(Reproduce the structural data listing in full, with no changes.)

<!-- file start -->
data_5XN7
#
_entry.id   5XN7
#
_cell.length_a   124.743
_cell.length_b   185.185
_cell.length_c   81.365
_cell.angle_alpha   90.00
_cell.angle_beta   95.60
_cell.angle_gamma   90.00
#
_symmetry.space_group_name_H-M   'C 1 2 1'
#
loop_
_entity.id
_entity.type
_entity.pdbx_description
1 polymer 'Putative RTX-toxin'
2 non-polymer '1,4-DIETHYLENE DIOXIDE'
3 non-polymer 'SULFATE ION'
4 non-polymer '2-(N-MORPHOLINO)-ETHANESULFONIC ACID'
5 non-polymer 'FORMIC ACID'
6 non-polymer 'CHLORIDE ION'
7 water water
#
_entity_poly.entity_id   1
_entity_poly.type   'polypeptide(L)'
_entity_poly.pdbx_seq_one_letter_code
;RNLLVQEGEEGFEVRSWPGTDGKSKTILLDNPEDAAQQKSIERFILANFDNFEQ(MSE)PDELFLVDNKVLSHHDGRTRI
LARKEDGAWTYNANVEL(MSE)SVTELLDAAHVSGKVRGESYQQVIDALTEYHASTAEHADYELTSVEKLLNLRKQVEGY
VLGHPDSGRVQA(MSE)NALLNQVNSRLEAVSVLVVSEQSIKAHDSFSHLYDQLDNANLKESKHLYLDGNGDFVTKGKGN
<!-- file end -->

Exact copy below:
data_5XN7
#
_entry.id   5XN7
#
_cell.length_a   124.743
_cell.length_b   185.185
_cell.length_c   81.365
_cell.angle_alpha   90.00
_cell.angle_beta   95.60
_cell.angle_gamma   90.00
#
_symmetry.space_group_name_H-M   'C 1 2 1'
#
loop_
_entity.id
_entity.type
_entity.pdbx_description
1 polymer 'Putative RTX-toxin'
2 non-polymer '1,4-DIETHYLENE DIOXIDE'
3 non-polymer 'SULFATE ION'
4 non-polymer '2-(N-MORPHOLINO)-ETHANESULFONIC ACID'
5 non-polymer 'FORMIC ACID'
6 non-polymer 'CHLORIDE ION'
7 water water
#
_entity_poly.entity_id   1
_entity_poly.type   'polypeptide(L)'
_entity_poly.pdbx_seq_one_letter_code
;RNLLVQEGEEGFEVRSWPGTDGKSKTILLDNPEDAAQQKSIERFILANFDNFEQ(MSE)PDELFLVDNKVLSHHDGRTRI
LARKEDGAWTYNANVEL(MSE)SVTELLDAAHVSGKVRGESYQQVIDALTEYHASTAEHADYELTSVEKLLNLRKQVEGY
VLGHPDSGRVQA(MSE)NALLNQVNSRLEAVSVLVVSEQSIKAHDSFSHLYDQLDNANLKESKHLYLDGNGDFVTKGKGN